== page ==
Curtiss Mansion: Forget Fake Scares and Go See a Real Ghost
Haunted houses are all well and good, but fake spiderwebs and plastic chainsaws get old after awhile. Real scares do a body good. Think Ghost Hunters, The Exorcist and The Sixth Sense. That's the stuff that gets the hair standing up on the back of your neck.
Courtesy of Curtiss Mansion
With our abundance of sunshine and sub-tropical weather, Miami may not seem like the scariest city -- but we've got our fair share of creepy locales, one of which is Miami Springs' Curtiss Mansion.
Long rumored to be a bastion of ghostly activity, there are all kinds of scary stories surrounding the 87-year-old historic home. The pueblo-style dwelling once belonged to Glenn Curtiss, aviation pioneer and land developer. Curtiss died unexpectedly in 1930, and there have been rumblings of spooky phenomenon ever since.
This year, guests can visit the mansion to see for themselves if the angsty undead are still hanging around. The home was recently restored to its 1935 condition after standing in disrepair for decades.
"This property has not been opened for 30 years," said Mariel Ruiz Escasena, Director of Events. "We just opened up on April 1st. People have always thought that this place was haunted to begin with, it's just one of those things. This historic location was severely neglected and abandoned. There was no roof on the property and a Banyan tree was growing out of the kitchen window."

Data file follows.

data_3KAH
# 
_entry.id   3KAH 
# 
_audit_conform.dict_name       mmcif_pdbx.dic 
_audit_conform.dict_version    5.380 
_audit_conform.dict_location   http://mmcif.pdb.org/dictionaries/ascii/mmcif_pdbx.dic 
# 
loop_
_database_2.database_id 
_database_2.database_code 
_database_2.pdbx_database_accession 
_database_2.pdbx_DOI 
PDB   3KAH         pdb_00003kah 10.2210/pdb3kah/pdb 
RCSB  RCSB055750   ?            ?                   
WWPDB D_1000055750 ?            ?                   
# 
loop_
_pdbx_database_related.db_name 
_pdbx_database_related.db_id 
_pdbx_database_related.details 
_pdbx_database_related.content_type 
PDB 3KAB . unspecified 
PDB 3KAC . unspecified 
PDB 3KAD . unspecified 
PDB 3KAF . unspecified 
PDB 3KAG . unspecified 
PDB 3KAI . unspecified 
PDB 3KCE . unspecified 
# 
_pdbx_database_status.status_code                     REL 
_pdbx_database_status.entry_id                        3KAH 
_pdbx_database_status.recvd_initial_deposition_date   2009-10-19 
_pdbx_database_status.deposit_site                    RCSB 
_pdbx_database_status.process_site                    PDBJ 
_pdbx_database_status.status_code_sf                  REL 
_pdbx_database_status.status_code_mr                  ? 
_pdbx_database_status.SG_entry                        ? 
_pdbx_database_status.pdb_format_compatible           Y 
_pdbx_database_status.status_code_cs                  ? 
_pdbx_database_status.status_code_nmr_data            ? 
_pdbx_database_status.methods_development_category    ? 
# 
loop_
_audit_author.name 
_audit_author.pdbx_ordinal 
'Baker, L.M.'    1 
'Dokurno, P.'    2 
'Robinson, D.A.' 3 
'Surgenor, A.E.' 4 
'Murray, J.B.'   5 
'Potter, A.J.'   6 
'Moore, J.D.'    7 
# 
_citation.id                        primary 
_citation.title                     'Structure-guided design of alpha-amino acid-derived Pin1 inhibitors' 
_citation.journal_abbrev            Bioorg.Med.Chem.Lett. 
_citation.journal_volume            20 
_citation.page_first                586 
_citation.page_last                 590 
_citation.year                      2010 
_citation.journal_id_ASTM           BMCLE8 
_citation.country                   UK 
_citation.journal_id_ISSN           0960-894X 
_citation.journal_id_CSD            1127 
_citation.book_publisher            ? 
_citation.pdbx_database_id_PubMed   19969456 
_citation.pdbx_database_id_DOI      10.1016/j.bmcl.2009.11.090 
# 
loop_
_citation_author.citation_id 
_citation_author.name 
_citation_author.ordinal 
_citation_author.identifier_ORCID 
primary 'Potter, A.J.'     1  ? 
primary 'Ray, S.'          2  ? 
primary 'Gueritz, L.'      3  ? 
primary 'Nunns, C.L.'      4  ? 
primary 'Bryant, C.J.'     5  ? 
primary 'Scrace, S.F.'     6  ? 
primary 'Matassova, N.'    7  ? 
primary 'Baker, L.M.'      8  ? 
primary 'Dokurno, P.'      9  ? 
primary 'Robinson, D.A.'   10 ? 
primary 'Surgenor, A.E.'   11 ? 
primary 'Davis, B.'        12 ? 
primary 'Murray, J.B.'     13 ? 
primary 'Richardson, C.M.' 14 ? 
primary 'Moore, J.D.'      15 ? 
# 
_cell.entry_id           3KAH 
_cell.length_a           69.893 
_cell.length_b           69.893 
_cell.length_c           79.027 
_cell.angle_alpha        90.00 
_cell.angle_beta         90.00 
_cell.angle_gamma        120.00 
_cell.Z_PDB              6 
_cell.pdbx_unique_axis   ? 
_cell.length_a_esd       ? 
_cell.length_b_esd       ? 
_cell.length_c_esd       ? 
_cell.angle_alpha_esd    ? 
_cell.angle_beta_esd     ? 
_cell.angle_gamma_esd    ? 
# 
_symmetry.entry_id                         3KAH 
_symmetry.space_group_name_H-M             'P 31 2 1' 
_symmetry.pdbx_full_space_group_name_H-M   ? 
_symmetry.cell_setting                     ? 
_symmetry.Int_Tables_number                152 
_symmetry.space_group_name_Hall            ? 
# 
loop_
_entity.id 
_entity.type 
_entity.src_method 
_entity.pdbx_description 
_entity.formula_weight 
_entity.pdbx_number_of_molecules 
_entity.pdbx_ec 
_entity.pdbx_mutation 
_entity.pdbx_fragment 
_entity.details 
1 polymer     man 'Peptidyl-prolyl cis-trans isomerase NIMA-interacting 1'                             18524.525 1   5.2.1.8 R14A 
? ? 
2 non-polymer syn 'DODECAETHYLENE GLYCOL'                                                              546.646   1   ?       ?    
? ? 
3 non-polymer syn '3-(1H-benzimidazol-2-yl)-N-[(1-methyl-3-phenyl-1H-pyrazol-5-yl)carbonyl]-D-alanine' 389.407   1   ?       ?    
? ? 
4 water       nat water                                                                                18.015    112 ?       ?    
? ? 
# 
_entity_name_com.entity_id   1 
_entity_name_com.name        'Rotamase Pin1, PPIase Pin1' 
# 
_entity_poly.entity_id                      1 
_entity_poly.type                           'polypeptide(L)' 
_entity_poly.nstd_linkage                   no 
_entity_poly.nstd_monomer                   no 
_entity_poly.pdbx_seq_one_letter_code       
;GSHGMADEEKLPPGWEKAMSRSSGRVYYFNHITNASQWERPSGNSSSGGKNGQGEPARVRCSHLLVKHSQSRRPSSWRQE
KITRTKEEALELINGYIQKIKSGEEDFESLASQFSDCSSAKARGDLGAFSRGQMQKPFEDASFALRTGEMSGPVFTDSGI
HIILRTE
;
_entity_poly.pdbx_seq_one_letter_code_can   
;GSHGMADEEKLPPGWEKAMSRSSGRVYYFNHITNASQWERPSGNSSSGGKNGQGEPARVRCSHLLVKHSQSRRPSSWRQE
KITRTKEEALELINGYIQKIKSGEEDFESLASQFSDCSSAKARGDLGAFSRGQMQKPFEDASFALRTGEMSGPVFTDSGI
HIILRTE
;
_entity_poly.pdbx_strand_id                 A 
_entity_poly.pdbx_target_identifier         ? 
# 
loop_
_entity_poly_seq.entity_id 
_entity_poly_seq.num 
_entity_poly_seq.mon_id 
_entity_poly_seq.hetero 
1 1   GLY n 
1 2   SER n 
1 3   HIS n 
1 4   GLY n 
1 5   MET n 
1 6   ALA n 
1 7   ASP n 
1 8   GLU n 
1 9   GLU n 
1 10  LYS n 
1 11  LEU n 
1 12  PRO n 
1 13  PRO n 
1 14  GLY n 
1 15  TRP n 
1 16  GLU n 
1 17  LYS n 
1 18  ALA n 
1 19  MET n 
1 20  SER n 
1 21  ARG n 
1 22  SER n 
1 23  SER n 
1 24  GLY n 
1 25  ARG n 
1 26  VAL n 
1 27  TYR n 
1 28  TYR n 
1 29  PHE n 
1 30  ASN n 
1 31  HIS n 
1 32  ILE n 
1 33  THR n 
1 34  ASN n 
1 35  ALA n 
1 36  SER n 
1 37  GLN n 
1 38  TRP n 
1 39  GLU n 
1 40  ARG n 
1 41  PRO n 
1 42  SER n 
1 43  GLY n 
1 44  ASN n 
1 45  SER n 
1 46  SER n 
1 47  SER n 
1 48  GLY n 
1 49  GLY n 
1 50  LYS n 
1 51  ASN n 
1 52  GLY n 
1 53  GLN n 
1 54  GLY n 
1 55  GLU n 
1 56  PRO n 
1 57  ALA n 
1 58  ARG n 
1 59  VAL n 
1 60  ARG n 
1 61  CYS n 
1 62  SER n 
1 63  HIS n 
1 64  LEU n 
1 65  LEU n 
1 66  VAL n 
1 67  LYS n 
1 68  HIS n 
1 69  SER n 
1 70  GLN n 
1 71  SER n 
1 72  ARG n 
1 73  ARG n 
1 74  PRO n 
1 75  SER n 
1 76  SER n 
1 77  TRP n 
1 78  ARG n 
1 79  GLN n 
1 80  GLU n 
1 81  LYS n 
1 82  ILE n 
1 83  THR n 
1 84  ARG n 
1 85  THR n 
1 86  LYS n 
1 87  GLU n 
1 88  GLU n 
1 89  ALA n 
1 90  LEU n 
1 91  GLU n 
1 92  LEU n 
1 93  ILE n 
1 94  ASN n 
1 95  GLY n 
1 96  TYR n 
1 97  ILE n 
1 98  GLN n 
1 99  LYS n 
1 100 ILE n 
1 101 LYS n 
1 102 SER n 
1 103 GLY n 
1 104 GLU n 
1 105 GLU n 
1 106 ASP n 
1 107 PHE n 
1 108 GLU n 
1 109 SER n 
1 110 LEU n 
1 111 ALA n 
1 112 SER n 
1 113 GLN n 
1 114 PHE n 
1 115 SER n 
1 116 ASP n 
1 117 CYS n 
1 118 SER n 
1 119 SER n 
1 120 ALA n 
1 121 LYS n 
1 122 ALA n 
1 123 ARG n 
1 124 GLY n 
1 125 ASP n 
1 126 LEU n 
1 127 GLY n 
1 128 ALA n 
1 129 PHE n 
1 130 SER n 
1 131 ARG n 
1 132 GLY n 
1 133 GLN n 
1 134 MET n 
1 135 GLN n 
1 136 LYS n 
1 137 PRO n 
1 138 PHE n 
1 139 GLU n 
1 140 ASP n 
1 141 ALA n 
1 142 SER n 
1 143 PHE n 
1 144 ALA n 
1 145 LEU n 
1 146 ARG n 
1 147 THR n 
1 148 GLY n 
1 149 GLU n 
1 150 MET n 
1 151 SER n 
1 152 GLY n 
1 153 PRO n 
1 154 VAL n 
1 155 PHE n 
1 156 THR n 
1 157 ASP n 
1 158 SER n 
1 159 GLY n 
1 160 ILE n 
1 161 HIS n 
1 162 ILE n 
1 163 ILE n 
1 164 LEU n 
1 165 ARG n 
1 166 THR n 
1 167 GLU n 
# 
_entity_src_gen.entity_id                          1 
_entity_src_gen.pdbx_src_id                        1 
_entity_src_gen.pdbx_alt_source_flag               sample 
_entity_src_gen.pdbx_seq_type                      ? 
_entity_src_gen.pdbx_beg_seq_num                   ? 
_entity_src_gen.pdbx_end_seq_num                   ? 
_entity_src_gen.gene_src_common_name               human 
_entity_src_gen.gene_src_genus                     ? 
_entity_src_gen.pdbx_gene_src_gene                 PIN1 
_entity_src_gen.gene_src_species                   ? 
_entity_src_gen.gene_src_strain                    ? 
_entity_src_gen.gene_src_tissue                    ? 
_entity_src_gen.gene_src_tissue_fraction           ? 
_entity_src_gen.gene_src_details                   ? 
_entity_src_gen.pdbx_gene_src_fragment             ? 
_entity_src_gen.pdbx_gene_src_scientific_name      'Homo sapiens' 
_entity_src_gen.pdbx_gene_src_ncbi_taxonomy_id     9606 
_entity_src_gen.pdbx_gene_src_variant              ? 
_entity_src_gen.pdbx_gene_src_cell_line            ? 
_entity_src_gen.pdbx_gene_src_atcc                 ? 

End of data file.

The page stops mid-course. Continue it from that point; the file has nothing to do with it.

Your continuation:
Now in its shiny new state, the venue is hosting Haunted Mansion Tours from October 25th through 28th, where guests can come face to face with their fears. Ghost stories have spread for years about weird noises and other strange phenomenon while on site.
"I've heard from various people that they've actually walked into the living room and gotten goosebumps. Others have heard noises like the door closing, and I personally have heard the door closing," Escasena says. "We had a ghost hunter stay here overnight and they felt very eerie. They couldn't put their finger on exactly what it could be. People tell me that there's something in that living room, but it's good energy. Glenn must be very happy that we've revived his home!"
"[Visitors are] going to see an operating room," she continues. "They're going to see different characters. It's not super gruesome; it's very creepy and eerie and very geared towards the property itself."